After being on the road for seven months, we are reveling in the pleasures of being in a house again–the roominess, the dishwasher, the bathtub, the kitchen, and the ability to walk to town. St. Simons is heaven for walkers and bike riders. Several times a week, I walk to the north end of the beach and then back through neighborhoods or along the marsh. It takes about two hours, with time for lingering.
A walk in the other direction leads to the village, the lighthouse, and the pier. They are only about a ten minute walk from our cottage, if we take a direct route.
At very low tide we can walk south on the beach to the village. But there is a small point with rocks that become submerged when the tide rises that prevents access for much of the day.
We usually walk to the pier and the village on the inland route through a neighborhood of cottages. The gardens are full of blooms this time of year.
The village main street ends at the water and the pier.
I am always drawn to the pier.
One evening, I couldn’t stop watching the boat-tailed grackles, ordinary black birds transformed by the lowering sun into iridescent creatures. This one was off by himself, grooming and preening, with full head contortions.
These three reminded of me of some preteen boys we saw fishing our first night on the pier, each trying to show the others up. The bird in middle kept puffing his chest and spreading his tail.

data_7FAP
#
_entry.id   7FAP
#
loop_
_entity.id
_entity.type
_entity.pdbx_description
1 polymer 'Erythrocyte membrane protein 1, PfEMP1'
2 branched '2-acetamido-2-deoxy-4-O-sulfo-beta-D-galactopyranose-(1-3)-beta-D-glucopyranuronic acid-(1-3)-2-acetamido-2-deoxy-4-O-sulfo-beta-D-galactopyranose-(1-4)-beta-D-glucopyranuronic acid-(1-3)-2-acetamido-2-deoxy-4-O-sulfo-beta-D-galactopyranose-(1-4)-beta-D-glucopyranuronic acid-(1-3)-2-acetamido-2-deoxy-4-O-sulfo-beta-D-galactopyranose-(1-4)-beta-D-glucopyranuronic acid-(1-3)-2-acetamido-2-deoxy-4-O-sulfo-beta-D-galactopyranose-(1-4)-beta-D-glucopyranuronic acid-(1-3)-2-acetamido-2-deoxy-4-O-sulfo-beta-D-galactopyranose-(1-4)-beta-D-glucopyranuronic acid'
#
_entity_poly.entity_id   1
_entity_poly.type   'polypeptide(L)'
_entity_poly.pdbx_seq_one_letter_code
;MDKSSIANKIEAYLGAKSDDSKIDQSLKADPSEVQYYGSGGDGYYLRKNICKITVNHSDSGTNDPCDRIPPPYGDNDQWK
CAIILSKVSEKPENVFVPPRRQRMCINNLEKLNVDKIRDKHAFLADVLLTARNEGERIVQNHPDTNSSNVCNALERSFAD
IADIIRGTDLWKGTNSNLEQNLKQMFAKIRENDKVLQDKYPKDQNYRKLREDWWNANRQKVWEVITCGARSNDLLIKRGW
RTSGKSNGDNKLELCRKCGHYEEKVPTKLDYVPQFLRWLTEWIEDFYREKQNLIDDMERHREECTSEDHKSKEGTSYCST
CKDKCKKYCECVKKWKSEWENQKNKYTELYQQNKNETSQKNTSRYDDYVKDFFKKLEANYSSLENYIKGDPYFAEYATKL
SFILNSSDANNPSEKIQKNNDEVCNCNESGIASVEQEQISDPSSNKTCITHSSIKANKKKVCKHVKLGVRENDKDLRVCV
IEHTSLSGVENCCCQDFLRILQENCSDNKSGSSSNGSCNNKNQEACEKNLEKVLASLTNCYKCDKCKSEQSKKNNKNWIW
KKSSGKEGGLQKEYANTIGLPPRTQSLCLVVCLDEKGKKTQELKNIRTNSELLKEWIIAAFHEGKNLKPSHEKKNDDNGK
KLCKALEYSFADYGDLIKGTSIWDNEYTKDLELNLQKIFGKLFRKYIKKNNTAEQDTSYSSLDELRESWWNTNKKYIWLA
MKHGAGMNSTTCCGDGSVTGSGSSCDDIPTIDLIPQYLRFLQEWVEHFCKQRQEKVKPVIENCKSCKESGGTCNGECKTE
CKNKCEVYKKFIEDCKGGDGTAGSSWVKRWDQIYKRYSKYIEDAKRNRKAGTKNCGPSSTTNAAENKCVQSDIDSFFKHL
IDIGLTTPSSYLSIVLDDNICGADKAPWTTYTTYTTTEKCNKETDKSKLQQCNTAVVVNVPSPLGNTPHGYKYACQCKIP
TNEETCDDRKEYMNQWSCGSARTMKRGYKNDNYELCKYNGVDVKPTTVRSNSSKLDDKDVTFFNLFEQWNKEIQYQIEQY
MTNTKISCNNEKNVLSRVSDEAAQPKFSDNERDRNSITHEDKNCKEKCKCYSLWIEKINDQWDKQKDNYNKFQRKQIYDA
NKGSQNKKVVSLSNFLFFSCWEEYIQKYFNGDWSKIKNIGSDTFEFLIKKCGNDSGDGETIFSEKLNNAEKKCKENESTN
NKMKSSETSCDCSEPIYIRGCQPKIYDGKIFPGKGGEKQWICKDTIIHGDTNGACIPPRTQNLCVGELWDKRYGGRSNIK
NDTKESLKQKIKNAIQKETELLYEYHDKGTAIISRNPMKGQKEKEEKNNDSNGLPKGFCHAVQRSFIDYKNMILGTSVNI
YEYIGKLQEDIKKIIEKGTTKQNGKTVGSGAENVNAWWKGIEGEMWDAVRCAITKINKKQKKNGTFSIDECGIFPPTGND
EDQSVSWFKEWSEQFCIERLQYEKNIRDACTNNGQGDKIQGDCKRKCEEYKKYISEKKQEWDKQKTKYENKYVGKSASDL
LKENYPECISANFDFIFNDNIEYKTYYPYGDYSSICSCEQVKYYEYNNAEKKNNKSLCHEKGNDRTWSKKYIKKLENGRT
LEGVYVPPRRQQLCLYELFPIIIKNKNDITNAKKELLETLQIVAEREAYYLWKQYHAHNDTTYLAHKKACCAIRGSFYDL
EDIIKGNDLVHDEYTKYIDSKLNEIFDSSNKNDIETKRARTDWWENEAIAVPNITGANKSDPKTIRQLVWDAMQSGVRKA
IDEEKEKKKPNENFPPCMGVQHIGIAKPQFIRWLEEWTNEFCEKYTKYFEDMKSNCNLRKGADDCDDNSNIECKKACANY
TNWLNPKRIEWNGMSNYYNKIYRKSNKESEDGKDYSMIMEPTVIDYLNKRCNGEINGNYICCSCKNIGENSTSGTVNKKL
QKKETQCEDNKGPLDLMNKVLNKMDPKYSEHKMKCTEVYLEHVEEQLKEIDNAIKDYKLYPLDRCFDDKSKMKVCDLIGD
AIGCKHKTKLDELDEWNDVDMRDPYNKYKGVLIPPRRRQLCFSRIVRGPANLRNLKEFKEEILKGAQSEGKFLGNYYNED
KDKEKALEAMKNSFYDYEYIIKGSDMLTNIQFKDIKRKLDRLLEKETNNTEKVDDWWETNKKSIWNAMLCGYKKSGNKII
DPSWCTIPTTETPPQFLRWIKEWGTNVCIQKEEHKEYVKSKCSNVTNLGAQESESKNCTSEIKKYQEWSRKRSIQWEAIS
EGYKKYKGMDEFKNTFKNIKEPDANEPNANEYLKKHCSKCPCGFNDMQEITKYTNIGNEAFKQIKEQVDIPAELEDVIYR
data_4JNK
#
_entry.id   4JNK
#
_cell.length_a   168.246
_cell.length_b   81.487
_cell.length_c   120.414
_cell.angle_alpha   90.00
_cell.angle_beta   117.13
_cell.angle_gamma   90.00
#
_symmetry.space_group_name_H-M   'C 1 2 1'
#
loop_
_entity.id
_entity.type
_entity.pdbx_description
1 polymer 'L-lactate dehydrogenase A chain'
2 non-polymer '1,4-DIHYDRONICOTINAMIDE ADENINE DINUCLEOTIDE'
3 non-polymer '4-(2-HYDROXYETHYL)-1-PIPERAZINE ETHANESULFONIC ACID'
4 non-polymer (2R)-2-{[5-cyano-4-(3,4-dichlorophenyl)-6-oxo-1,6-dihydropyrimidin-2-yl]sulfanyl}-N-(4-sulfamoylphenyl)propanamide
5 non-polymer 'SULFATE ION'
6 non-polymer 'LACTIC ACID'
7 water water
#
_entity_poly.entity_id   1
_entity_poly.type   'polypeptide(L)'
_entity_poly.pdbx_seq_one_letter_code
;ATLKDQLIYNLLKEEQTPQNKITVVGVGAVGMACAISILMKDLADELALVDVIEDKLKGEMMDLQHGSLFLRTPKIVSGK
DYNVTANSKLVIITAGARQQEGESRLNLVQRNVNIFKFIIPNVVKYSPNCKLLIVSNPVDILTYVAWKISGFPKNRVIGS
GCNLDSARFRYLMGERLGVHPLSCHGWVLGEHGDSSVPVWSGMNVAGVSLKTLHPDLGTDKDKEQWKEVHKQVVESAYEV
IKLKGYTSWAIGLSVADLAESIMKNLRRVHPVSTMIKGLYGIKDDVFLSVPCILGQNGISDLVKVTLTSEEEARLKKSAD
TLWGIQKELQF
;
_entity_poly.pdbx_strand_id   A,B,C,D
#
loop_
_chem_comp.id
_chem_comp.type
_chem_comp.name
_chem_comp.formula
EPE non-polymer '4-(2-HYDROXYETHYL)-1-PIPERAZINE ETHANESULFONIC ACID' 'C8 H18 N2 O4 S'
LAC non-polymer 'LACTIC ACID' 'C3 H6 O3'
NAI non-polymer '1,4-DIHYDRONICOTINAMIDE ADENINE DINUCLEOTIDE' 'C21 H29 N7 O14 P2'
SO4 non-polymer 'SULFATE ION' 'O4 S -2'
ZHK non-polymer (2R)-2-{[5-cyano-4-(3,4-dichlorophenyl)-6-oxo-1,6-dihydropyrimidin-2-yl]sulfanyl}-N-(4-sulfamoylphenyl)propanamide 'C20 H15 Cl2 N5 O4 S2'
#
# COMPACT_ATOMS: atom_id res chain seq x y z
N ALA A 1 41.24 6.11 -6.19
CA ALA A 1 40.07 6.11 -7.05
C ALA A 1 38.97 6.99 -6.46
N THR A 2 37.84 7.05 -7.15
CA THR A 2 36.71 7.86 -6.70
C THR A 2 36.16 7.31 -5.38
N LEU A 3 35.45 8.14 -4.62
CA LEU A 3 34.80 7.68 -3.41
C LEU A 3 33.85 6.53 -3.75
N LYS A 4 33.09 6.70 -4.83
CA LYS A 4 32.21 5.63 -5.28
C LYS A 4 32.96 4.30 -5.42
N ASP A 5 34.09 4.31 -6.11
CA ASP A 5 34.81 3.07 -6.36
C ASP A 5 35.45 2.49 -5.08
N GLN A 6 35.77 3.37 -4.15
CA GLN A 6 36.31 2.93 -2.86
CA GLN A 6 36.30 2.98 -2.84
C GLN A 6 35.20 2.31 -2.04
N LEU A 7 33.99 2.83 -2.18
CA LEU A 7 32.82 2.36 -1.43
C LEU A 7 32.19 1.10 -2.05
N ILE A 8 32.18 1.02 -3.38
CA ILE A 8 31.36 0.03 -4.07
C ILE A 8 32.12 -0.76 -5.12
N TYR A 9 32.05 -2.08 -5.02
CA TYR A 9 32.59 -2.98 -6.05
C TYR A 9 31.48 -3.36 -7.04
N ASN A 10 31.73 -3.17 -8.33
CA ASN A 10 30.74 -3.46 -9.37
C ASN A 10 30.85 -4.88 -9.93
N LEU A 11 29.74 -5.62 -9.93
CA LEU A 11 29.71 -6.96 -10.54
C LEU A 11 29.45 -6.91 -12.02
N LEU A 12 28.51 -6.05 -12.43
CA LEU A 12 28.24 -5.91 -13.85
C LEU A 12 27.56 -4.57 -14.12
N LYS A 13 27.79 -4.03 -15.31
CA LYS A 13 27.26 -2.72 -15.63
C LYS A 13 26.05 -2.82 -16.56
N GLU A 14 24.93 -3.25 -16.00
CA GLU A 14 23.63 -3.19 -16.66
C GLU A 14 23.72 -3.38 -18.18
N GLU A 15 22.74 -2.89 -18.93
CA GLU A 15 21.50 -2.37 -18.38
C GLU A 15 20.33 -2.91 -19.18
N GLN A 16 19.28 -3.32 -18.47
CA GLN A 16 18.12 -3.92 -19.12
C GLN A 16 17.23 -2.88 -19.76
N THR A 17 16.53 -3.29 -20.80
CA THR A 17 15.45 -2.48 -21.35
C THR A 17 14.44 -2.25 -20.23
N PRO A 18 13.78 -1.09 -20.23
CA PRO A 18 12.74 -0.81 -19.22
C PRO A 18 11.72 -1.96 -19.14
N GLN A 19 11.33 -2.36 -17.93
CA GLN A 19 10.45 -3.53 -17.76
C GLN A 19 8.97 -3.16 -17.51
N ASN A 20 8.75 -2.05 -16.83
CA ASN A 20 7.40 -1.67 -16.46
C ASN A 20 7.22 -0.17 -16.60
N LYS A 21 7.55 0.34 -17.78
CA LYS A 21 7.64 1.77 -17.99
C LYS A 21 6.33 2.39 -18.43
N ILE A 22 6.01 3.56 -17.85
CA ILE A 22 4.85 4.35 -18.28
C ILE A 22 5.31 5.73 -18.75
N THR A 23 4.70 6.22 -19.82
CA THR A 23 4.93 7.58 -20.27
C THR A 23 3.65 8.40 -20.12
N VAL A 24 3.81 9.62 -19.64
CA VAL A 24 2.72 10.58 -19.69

This serene gull sat nearby.
Until she had enough, and flew off.
Wrens were flitting between the rocks at the foot of the pier and the huge live oaks in the park.
The lighthouse is right next to the pier and, on a walk last night, this magnificent raptor was surveying his (or her?) domain from the lighthouse peak. I only had my phone for photos, but you can see how beautiful he was perched up there. It looked like an immature eagle–seemed a little large for an osprey–but I couldn’t determine what it was from the ground. If any of you can tell from this photo, let me know.
After I walked around the park and headed home as the sun started to go down and a chill was setting in, the bird was still there.
I came back with the good camera, but he was gone. The lighthouse’s faceted Fresnel lens, however, was making brilliant prisms of the setting sun.
What an exquisite evening.